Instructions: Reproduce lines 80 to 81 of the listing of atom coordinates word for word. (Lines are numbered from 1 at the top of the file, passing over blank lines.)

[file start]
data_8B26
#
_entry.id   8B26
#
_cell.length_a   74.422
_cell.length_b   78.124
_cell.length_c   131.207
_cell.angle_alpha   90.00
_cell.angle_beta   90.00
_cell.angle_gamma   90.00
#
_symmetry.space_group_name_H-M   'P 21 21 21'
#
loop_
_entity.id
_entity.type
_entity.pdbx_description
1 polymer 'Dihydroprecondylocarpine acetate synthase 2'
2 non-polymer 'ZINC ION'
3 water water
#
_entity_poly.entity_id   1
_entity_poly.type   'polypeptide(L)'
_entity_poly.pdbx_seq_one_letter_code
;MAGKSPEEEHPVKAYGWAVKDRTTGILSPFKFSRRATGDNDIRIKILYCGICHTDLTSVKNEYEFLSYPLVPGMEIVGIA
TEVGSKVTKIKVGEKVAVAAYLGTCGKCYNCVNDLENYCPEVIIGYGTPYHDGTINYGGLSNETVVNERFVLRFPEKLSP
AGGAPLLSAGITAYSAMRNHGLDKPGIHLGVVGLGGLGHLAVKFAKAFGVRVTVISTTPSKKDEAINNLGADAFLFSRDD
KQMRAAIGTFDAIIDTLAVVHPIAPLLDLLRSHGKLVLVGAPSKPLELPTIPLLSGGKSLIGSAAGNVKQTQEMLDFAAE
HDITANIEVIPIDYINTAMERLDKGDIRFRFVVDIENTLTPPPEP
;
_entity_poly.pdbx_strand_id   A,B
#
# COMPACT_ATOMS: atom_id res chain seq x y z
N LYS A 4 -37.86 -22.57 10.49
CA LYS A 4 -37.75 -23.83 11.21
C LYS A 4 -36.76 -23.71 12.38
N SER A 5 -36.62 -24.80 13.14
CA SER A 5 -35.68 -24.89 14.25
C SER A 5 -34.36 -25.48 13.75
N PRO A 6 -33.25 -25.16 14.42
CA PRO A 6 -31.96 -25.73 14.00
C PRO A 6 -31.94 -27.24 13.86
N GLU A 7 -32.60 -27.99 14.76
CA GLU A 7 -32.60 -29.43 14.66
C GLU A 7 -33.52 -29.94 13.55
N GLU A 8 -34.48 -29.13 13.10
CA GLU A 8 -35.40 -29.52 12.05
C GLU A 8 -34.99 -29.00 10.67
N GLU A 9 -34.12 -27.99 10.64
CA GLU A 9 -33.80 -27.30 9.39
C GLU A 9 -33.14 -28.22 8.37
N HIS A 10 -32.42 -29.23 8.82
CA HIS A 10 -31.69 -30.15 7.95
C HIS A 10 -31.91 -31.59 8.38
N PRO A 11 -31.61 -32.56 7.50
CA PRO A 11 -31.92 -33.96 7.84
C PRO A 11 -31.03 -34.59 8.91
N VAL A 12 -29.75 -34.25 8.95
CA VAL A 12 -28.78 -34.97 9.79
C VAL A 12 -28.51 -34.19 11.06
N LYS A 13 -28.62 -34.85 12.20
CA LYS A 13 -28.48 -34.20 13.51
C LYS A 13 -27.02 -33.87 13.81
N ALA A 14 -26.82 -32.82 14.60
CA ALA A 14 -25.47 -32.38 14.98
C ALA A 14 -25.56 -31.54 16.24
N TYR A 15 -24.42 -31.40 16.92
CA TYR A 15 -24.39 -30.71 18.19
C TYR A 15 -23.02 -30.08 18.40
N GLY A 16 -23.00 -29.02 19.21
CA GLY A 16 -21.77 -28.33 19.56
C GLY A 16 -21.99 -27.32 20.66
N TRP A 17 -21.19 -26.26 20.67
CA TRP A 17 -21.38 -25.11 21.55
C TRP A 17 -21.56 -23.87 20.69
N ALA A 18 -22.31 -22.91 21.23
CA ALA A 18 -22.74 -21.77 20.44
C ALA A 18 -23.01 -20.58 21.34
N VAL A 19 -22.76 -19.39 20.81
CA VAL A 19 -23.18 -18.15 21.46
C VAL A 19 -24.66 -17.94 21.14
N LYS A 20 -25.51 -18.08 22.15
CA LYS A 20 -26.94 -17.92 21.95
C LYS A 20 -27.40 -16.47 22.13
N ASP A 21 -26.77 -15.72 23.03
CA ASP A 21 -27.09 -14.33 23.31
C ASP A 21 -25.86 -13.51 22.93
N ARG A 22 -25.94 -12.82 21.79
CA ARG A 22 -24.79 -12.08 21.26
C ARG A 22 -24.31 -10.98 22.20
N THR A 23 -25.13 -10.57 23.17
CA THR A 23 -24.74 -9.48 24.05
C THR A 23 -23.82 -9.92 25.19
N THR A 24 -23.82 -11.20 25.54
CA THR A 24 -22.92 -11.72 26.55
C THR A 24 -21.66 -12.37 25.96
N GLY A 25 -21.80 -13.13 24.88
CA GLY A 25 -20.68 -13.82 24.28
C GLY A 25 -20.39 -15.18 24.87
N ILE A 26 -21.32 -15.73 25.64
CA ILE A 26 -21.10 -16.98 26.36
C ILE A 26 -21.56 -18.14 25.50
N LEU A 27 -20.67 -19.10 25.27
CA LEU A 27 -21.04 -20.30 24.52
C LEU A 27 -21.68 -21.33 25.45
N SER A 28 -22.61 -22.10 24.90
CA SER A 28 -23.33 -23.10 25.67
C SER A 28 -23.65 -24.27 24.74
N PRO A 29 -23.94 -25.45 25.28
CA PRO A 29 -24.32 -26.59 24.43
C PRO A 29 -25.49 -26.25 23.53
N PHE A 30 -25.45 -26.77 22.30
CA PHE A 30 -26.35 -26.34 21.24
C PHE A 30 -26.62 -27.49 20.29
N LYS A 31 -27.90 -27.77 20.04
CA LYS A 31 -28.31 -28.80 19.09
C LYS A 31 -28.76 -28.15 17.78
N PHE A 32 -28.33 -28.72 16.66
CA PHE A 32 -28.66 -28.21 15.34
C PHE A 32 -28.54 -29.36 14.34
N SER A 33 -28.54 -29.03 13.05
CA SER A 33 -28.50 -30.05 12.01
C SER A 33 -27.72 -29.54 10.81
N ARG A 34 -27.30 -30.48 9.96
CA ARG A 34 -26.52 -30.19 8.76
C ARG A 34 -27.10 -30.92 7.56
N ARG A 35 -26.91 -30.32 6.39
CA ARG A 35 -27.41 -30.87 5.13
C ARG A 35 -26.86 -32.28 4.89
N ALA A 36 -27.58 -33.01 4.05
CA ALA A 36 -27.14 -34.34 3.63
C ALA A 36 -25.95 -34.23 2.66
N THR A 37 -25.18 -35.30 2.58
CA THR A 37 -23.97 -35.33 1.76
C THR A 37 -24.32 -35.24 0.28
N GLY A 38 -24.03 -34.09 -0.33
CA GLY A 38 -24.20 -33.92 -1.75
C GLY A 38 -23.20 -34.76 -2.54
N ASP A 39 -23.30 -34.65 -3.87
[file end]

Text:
CA VAL A 19 -23.18 -18.15 21.46
C VAL A 19 -24.66 -17.94 21.14